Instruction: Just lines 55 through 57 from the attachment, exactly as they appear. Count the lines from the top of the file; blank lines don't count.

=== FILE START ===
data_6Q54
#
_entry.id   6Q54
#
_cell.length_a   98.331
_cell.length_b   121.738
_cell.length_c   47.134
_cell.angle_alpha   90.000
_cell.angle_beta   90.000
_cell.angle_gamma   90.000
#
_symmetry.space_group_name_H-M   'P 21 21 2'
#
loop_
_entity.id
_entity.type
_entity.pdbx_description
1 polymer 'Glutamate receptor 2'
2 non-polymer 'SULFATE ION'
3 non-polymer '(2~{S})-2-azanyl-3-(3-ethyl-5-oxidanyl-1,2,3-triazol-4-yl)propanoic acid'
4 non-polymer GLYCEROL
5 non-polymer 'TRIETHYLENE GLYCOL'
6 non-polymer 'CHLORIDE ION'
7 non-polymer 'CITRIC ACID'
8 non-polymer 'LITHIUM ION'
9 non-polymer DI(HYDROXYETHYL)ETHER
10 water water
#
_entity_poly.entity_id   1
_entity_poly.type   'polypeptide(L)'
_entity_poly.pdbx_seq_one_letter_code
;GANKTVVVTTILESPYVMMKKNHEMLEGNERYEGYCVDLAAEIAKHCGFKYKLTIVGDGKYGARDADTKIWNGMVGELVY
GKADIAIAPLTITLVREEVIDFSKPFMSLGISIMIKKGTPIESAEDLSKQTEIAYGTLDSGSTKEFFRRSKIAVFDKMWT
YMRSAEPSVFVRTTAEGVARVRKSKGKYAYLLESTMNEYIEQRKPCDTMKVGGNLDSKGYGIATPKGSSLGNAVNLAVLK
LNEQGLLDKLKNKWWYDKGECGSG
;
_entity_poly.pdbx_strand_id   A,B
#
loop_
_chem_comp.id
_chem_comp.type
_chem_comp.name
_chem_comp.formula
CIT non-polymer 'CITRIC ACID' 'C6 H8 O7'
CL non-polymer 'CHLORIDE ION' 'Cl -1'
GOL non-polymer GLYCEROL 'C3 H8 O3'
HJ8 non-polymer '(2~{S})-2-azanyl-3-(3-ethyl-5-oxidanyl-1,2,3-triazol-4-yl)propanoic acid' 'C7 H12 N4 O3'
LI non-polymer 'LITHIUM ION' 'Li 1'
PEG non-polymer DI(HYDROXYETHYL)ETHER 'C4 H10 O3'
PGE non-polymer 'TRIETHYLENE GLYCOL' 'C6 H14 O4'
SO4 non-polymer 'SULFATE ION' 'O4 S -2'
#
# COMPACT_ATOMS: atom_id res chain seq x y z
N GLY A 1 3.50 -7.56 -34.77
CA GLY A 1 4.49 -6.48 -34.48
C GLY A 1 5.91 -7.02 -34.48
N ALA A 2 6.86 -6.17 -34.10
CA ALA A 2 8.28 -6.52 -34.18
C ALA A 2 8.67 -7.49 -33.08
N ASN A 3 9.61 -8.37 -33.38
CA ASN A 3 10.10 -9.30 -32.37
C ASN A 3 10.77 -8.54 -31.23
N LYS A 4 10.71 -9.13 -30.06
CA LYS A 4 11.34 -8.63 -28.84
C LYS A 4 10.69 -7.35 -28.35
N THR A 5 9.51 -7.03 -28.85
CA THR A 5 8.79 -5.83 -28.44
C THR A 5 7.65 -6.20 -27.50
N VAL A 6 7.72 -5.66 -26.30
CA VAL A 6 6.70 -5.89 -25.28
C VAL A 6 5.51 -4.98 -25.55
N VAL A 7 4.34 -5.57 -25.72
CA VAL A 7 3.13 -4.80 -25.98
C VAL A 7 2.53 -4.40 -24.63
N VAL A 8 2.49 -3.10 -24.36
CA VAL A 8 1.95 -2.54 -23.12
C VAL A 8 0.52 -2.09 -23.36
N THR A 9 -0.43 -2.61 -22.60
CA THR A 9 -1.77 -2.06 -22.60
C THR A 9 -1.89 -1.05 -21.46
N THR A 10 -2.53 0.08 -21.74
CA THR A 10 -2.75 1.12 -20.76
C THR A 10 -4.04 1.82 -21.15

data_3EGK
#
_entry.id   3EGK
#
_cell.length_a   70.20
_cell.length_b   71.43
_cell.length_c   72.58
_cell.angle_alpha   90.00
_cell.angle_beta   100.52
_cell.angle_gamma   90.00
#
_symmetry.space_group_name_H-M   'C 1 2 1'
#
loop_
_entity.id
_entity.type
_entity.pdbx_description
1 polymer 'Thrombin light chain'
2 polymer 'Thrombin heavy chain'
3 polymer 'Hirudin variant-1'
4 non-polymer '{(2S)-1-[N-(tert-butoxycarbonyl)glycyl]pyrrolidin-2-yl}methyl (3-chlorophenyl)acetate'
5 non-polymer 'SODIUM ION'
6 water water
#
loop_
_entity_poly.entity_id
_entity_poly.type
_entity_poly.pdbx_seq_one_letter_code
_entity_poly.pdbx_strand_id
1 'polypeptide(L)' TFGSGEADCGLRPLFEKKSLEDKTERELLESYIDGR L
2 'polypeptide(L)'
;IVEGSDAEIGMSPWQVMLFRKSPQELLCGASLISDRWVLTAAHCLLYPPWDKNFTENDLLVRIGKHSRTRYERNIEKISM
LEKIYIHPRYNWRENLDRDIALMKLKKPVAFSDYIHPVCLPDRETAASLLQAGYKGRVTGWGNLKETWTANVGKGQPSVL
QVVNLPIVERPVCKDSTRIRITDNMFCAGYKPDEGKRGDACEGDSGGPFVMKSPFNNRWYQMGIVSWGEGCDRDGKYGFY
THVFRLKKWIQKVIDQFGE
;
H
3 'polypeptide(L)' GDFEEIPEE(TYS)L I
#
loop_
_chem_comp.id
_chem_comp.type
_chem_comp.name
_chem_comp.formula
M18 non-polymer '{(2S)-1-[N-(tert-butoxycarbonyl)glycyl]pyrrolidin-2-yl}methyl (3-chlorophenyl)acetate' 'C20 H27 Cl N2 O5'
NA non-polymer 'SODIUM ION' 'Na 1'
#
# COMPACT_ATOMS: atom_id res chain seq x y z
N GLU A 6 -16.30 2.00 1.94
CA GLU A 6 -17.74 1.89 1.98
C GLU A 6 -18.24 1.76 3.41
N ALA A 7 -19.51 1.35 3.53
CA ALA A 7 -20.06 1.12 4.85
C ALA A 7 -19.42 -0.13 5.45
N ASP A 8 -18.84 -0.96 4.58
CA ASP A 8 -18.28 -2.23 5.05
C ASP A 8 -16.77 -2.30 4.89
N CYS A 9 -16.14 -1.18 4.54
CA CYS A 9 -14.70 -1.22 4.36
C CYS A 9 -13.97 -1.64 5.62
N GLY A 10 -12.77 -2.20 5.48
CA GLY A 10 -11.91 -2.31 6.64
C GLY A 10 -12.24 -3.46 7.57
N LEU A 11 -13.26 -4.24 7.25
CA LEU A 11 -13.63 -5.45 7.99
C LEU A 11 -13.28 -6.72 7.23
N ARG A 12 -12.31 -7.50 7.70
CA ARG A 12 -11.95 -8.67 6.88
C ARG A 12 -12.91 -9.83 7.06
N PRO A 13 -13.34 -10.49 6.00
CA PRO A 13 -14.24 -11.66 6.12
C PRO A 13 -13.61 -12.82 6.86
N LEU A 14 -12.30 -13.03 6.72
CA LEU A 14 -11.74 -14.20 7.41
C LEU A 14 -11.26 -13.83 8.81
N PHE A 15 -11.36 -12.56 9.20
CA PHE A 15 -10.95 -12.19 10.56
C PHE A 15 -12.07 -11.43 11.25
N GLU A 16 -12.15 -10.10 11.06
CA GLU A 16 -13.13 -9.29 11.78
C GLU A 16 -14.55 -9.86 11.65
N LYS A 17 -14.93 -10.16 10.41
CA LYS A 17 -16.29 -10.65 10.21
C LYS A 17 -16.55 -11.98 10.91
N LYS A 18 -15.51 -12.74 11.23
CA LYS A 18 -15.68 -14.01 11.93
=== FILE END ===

CA GLY A 1 4.49 -6.48 -34.48
C GLY A 1 5.91 -7.02 -34.48
N ALA A 2 6.86 -6.17 -34.10